The colours remind me of the sky when you look the opposite direction to the setting sun. Purples and a touch of orange. So I’m calling the garment Dusk.

The pattern I used is “The Weekender” by Andrea Mowry. Modified to knit on the MegaBond. It was an easy conversion of a fairly simple pattern. Much faster than the Green stripes Jacket.

Sewing up had to wait until the jacket was done. In the meantime the Addi circular knitting machines arrive and I whipped up a hat to match:

When I’d finally sewed up all the seams, washed and blocked it, Dusk proved to be quite, ah, roomy:

Is there a trend for boxy oversized jumpers with skinny arms? If there is, then Dusk it rocking it. Not that I care much about being trendy. I wanted a warm, cosy jumper and that’s what I got.

And I like it.

Lagoon Scarf

So one of the batches of yarn I decided to knit up straight away to make room in the stash contained two balls of California 8ply in the ‘lagoon’ colourway.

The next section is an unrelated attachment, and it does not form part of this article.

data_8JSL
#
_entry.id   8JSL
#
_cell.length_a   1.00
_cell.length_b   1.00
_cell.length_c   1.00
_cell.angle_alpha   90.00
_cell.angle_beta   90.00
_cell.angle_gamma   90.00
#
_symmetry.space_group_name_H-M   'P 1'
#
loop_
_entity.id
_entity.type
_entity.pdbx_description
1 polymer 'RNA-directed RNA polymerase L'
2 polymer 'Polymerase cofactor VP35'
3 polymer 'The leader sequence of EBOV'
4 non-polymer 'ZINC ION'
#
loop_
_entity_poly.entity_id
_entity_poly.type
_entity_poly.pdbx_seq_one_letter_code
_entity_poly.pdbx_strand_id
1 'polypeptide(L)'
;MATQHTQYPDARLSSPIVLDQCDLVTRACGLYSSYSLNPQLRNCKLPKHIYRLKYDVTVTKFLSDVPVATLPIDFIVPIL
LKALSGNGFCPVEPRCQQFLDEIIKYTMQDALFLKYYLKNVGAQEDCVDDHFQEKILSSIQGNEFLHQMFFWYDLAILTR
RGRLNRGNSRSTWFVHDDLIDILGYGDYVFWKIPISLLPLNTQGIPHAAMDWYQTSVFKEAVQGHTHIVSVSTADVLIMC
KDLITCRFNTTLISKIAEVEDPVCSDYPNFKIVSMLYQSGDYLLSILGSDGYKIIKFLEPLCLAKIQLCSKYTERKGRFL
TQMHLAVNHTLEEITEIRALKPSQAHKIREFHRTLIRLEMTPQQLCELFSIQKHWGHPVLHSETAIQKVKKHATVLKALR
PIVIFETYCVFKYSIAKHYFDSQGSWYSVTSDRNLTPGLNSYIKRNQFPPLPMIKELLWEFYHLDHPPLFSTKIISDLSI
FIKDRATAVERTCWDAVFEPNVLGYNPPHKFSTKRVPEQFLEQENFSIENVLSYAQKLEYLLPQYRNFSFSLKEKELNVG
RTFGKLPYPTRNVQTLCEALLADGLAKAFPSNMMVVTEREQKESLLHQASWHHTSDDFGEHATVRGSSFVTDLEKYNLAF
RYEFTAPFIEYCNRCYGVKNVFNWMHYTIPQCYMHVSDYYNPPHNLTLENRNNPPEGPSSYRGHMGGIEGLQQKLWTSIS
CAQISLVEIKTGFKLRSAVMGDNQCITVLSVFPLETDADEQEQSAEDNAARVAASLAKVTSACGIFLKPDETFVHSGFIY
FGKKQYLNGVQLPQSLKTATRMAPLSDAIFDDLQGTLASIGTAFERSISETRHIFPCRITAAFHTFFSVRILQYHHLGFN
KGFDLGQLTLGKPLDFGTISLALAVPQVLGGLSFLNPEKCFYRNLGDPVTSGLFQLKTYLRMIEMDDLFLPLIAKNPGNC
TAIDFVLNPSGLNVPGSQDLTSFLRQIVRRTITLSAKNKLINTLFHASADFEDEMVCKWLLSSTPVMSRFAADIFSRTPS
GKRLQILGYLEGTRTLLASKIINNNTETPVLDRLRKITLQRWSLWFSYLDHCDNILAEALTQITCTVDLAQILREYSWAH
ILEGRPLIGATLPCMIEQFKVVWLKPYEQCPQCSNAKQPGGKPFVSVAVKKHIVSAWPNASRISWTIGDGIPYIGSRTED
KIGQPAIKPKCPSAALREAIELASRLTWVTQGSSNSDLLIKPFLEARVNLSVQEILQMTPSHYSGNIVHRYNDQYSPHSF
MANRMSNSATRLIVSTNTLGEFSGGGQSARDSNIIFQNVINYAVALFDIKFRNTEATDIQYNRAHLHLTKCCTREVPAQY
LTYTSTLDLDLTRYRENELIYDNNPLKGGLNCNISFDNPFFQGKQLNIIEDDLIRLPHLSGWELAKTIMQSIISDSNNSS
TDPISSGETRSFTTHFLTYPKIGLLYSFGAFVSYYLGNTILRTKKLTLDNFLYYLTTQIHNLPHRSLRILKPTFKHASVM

I started cranking thinking I’d see how the colourway played out then separate it into sections to make hats out of. But once it was off the machine it said ‘scarf’ to me. The way the ends curled up appealed, so I simply did a stitched stretchy bind off.

The idea of attaching little pom poms around the ends also appeals, but I used up all the yarn. Maybe I’ll find a skein at the Bendy Show.

Green Stripes Jacket

So. Many. Ends.

But I got them all sewn in eventually. Then moved on to the sewing and ribbing.

Machine knitting is fast, but any finishing I need to do is slow, especially if there’s ribbing to hand knit. I don’t want to get another bad case of RSI. Thankfully there isn’t much sewing involved in this pattern – just two seams.

You can see in the next pic that the design adds extra fabric at the sides, in an arty drapey way.

It doesn’t hang as well on the dress form as it does on a person who has, you know, arms. But getting around to modelling anything myself these day is more hassle than it’s worth. First there’s getting changed into nice pants or a skirt and a matching top, then there’s picking a spot with good light in winter, and lastly there’s wrangling the other half into taking the photos.

You’ll have to trust me. It looks good on, and it’s comfy and warm. I’d like to try making a woven version.